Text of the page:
Offaly homeowners among hardest hit by carbon tax hikes
Laois/Offaly households will be hit hardest with carbon tax increases, Deputy Brian Stanley has told the Dáil.
“Families and workers in the midlands and across Laois and must contend with an increased fuel costs and the worry of how to keep the heating on this winter. Our region, in particular, will be hit hard," the Sinn Féin TD said.
“Unfortunately, the Government continues to implement proposals that disproportionately hurt lower income families, rural households and the elderly without providing affordable or accessible alternatives.
“Sinn Féin has continuously outlined our alternative, including publishing legislation that would ban utility disconnections during the fuel allowance season.
“We have budgeted for an increase in the income limit for fuel allowance to ensure more workers, families and pensioners are provided with support.
“We also want semi-state companies such as Bord na Mona, ESB and Coilte to be given the resources to develop renewable energy projects so that we’re not always at the mercy of multinationals.
“We have called for the PSO to be reformed to ensure it is levied most on larger most profitable users, including data centres, rather than ordinary householders," he added.
“These are the people who will be hurt most by the carbon tax, thanks to Fianna Fáil, Fine Gael, Labour and the Green Party, all of which backed these major hikes over the next ten years.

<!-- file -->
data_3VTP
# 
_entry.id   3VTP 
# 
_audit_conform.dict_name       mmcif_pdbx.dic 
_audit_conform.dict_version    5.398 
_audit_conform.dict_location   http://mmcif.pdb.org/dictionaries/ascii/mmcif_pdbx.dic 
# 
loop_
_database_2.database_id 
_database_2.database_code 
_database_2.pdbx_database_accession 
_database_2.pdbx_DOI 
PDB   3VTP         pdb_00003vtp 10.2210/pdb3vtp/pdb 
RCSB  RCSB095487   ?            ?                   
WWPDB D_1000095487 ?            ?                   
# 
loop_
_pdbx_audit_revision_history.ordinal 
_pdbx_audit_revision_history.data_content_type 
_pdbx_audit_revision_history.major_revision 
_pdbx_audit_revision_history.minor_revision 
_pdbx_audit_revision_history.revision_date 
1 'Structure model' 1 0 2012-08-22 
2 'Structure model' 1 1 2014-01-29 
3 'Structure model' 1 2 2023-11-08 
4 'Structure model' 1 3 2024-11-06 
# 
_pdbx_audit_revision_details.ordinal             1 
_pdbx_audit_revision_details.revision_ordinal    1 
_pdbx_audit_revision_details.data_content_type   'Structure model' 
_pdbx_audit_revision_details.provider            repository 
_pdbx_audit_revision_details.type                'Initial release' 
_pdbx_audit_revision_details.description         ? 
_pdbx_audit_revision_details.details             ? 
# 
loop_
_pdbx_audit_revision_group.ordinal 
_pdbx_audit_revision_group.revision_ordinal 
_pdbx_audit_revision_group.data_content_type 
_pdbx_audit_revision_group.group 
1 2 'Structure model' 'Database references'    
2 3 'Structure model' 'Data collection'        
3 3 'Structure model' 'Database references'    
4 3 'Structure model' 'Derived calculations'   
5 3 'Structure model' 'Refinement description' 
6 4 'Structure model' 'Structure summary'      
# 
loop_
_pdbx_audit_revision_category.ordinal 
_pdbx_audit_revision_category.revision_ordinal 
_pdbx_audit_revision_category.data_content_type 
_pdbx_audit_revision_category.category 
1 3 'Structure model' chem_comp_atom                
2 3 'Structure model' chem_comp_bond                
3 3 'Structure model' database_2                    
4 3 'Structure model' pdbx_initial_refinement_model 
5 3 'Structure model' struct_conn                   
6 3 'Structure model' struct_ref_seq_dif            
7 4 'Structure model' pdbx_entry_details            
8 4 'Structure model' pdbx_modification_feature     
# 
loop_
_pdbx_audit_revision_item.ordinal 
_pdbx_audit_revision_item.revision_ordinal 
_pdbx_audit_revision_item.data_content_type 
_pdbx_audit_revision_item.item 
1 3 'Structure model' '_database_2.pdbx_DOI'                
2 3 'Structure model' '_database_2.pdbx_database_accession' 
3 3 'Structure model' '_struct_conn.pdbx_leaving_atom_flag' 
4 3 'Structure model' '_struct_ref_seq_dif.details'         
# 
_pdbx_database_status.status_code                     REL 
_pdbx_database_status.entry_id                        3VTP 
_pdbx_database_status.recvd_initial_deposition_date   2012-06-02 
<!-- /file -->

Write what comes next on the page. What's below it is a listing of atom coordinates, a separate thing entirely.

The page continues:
“Laois and Offaly has a limited amount of public transport, a very low number of retrofitted homes, and a population that was and is highly dependent upon solid fuel for home heating.
“I made a point to the Minister of State’s party leader at the climate committee three years ago and again two years ago that some of the homes in my constituency will not be retrofitted until 2030, 2035 or 2040. The inhabitants of those houses will be dead from the cold long before then and the retrofitting will not matter to them.
“When the Governments increases the carbon tax yet again in a few weeks, there will be further price hikes on briquettes, gas bills, motor fuel and home heating oil, all of which will hit rural households, low-income workers and families. They cannot afford the alternatives. A bale of briquettes that previously cost €3.40 now costs €6.50. It does not have to be that way.
“Sinn Féin wants there to be a transition. However, horticultural peat moss is being shipped from Latvia. Shiploads of it are arriving here.
How is that taking action on climate change? How is the carbon footprint of importing briquettes from easter Europe and Germany that are filled with oil and all sorts of other substances while factories are being closed down in the midlands doing anything for the climate?
“Sinn Féin has set out its policies to tackle this issue. The Government must take it seriously and deal with it in the budget.“
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